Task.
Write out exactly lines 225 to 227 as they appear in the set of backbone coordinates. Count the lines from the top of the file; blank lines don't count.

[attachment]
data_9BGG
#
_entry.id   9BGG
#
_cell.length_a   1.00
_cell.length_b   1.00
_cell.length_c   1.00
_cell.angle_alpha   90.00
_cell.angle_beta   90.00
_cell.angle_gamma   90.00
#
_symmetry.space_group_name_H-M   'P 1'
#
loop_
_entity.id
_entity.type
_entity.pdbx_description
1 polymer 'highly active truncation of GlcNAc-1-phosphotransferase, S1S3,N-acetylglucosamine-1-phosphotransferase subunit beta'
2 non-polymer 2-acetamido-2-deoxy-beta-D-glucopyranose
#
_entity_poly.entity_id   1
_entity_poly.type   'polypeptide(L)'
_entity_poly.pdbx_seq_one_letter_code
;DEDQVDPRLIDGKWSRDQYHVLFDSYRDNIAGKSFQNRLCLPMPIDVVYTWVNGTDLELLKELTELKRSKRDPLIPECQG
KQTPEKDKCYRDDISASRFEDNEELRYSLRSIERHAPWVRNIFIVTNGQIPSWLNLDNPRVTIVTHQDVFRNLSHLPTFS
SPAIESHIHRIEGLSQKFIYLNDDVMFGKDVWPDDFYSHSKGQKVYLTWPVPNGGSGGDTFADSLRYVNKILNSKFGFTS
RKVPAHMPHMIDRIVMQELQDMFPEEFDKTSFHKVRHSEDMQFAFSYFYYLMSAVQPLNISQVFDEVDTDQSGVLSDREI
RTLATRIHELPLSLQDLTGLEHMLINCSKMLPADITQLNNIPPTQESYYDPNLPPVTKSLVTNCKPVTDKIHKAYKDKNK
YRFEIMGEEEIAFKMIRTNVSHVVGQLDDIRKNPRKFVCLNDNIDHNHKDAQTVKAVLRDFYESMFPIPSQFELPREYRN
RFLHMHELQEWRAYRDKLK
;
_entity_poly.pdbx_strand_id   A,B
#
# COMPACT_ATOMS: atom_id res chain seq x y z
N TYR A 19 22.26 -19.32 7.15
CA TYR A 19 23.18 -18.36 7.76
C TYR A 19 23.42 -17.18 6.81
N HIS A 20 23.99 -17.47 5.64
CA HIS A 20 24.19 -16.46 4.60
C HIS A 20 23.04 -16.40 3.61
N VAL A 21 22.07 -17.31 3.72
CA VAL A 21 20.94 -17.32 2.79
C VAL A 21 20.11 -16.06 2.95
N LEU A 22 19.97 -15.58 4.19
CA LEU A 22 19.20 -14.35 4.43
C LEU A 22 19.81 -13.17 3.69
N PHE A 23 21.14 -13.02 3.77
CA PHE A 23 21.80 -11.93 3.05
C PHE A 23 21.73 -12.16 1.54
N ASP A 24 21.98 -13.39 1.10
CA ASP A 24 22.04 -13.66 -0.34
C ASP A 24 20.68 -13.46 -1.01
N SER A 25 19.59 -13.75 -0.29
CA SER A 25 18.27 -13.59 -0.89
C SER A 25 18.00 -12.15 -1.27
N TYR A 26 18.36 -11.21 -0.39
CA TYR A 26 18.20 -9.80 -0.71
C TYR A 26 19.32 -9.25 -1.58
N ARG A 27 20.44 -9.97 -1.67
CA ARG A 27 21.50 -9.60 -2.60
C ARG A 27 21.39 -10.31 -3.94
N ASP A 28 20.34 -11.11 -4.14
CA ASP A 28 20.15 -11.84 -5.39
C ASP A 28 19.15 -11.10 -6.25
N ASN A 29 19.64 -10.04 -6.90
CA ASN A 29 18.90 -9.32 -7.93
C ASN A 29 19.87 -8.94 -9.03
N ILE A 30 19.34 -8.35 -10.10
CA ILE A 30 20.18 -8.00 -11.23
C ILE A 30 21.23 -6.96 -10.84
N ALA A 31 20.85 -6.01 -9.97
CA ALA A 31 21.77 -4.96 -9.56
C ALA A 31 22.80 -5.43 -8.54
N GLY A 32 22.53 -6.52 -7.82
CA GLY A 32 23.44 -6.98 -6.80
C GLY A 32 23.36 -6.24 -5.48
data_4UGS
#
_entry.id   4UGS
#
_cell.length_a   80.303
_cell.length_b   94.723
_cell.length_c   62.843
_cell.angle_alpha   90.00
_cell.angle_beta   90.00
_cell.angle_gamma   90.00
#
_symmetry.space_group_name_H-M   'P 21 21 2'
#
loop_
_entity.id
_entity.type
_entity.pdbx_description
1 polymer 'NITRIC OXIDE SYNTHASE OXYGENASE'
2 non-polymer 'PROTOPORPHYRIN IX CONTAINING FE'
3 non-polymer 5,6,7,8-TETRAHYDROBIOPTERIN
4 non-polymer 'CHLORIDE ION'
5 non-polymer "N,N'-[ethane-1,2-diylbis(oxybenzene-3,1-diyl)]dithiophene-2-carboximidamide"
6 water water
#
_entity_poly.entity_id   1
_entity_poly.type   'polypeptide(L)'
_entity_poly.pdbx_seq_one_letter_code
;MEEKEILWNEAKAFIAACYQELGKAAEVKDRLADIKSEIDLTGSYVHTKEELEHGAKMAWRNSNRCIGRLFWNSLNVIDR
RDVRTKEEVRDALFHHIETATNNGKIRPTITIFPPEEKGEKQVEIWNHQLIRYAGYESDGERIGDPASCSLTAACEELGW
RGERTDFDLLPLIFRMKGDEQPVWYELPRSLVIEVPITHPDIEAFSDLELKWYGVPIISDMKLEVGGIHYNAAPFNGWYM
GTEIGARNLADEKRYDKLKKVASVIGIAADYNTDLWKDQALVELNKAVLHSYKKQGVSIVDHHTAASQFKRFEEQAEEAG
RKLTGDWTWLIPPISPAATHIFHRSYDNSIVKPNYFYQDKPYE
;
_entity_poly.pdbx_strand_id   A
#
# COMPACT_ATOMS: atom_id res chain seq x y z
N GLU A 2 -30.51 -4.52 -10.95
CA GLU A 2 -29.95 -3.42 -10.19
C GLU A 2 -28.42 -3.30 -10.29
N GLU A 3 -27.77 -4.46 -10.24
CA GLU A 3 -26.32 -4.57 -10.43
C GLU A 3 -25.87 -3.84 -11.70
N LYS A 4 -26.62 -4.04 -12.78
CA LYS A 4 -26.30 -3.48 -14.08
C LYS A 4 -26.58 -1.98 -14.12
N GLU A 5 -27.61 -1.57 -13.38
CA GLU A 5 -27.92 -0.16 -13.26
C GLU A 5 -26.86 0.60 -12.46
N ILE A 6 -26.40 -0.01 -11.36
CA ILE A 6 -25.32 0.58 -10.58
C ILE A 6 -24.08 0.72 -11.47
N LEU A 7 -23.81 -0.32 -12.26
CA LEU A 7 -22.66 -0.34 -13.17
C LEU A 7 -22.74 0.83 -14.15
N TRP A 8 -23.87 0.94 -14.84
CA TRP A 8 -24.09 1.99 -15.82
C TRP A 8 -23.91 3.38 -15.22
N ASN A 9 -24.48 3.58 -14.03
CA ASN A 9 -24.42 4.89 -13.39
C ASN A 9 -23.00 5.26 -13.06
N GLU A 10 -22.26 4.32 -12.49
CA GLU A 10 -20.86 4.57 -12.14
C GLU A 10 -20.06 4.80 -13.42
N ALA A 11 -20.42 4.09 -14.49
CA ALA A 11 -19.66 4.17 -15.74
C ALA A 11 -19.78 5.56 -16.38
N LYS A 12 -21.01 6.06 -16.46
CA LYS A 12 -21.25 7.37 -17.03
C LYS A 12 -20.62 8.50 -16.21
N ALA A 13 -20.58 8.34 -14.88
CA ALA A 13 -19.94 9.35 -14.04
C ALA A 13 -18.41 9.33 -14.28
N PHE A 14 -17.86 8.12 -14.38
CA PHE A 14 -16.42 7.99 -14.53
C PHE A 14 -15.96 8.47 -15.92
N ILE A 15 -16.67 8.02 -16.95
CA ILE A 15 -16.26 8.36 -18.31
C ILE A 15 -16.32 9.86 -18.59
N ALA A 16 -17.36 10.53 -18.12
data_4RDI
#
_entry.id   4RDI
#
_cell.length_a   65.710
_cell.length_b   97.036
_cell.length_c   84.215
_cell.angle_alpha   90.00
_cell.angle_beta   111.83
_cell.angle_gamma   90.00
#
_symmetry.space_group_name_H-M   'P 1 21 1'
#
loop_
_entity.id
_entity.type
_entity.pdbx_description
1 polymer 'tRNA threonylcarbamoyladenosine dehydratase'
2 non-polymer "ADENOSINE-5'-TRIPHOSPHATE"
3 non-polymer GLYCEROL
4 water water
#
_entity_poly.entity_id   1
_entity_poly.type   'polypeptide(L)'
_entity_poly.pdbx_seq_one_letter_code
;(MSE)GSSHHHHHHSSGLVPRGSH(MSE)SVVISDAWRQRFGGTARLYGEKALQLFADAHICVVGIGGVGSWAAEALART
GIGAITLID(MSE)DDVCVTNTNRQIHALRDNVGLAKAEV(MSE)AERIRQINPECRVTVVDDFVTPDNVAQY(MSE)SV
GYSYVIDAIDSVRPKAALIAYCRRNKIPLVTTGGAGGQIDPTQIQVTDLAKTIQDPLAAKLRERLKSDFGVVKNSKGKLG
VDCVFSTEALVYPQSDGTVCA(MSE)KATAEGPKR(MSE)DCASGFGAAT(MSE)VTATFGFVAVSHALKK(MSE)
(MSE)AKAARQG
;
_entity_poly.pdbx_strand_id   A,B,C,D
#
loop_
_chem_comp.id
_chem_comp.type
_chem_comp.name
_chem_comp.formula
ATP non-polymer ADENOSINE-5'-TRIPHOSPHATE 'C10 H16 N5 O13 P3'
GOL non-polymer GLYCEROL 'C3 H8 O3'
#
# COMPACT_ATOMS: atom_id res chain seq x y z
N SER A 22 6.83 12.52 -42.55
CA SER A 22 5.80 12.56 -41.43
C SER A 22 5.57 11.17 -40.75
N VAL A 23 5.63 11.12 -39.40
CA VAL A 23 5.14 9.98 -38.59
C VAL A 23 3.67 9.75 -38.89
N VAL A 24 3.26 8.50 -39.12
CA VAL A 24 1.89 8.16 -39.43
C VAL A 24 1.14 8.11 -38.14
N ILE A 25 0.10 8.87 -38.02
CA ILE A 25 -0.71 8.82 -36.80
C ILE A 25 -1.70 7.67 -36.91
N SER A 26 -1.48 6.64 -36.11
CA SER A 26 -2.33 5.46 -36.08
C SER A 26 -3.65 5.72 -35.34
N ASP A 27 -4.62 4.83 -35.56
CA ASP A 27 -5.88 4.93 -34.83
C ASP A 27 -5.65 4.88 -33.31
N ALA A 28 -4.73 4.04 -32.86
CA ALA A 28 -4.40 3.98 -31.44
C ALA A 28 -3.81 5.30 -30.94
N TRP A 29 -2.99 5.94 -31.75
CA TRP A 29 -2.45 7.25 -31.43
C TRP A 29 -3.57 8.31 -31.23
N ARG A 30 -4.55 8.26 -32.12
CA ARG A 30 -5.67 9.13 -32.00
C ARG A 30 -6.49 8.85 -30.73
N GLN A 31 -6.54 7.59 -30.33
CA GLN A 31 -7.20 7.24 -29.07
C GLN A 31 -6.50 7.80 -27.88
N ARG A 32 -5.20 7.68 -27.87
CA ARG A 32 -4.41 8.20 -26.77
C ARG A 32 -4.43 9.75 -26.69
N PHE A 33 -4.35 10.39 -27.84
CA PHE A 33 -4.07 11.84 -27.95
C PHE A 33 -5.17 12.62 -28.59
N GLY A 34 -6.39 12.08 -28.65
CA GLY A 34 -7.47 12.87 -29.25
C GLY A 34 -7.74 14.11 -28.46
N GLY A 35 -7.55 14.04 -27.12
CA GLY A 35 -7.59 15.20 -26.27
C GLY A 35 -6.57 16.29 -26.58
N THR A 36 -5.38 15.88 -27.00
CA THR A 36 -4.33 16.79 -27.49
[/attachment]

N GLN A 31 -6.54 7.59 -30.33
CA GLN A 31 -7.20 7.24 -29.07
C GLN A 31 -6.50 7.80 -27.88